Syrian President Bashar al-Assad vowed Tuesday to "liberate every inch" of the country from groups opposed to his rule, while threatening that forces loyal to rival Turkey will be destroyed in northern Aleppo province.
"Like we liberated Palmyra we will liberate every inch" of Syria, al-Assad said in a speech before the newly elected rubber-stamp parliament. Palmyra in central Syria was taken back from Islamic State this year.
"Aleppo will be the grave where the dreams and hopes of that killer are buried," al-Assad said, referring to Recep Tayyip Erdogan, claiming the Turkish president was backing the opposition as part of a project to advance Islamism in the region.
Turkey is a staunch backer of Syrian opposition groups, especially in the north of the country, in the provinces of Aleppo and Idlib, and demands al-Assad's ouster.
"Our war against terrorism carries on until it is uprooted," al-Assad said.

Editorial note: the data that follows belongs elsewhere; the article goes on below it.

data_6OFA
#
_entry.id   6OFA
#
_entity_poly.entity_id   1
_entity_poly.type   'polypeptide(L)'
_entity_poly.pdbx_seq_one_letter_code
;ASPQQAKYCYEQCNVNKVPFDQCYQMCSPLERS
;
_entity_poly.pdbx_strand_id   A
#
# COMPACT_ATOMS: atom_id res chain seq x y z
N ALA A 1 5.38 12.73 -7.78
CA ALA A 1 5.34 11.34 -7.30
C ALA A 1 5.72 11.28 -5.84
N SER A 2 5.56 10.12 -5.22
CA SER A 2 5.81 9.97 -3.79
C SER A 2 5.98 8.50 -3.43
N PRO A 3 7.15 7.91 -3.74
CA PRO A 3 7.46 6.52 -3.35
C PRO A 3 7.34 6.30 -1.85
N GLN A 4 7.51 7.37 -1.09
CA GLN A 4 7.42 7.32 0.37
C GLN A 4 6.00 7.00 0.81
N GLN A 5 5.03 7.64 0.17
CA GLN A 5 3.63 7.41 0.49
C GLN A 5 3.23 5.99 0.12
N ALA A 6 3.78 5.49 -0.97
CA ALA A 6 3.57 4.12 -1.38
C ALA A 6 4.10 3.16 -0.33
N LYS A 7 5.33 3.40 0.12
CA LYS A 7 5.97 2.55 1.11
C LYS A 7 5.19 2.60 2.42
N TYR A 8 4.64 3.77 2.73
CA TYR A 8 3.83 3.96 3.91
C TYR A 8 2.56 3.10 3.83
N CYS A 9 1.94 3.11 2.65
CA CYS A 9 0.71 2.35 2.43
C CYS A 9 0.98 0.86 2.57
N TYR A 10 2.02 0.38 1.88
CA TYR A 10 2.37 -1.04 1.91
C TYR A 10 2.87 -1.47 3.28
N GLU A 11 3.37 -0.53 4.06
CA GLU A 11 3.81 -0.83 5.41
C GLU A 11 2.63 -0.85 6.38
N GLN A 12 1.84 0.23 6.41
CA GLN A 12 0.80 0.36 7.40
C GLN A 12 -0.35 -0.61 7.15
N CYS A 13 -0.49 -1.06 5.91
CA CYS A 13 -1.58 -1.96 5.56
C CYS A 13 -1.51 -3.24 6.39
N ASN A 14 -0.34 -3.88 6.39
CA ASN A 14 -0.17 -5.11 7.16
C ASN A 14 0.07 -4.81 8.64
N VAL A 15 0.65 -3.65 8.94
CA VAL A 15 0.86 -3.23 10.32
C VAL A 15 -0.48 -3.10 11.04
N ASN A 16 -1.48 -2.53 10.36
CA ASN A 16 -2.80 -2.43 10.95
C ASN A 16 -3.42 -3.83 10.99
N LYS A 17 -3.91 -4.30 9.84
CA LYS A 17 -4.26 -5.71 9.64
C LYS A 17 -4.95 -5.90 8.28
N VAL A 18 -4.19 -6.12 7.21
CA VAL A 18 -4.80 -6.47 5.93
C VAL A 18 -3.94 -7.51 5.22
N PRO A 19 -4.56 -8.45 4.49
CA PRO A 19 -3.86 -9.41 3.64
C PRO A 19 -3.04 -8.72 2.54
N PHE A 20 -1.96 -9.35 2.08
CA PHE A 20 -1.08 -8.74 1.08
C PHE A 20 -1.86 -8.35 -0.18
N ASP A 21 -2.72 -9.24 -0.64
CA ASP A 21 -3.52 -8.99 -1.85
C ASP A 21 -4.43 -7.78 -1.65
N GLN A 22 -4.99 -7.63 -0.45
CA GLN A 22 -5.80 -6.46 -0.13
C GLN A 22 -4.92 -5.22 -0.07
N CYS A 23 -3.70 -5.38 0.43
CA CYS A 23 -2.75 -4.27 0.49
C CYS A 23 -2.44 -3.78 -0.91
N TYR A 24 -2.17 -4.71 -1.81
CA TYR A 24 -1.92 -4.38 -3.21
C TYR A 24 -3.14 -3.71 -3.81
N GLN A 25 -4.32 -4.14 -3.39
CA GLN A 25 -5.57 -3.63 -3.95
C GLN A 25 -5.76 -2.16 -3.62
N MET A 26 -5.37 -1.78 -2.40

Syria's parliament convened on Monday for the first time since elections that were held in April only in government-controlled areas and boycotted by opposition forces.
The ruling Arab nationalist Baath Party holds a majority in the assembly, as it has in every Syrian parliament elected since al-Assad's father, Hafez al-Assad, seized power in 1970.
Meanwhile, the United Nations clarified Tuesday that it had presented plans for much-needed aid to be airlifted into four Syrian towns - three in the Damascus suburbs and one in Homs governate - as part of a request sent to the Syrian government.
The request, submitted on Sunday, primarily called for land access to 11 besieged and hard-to-reach locations.
Airlifts "would come only into play if for whatever reason we could not get land access," said Stephane Dujarric, the spokesman for UN Secretary General Ban Ki-moon.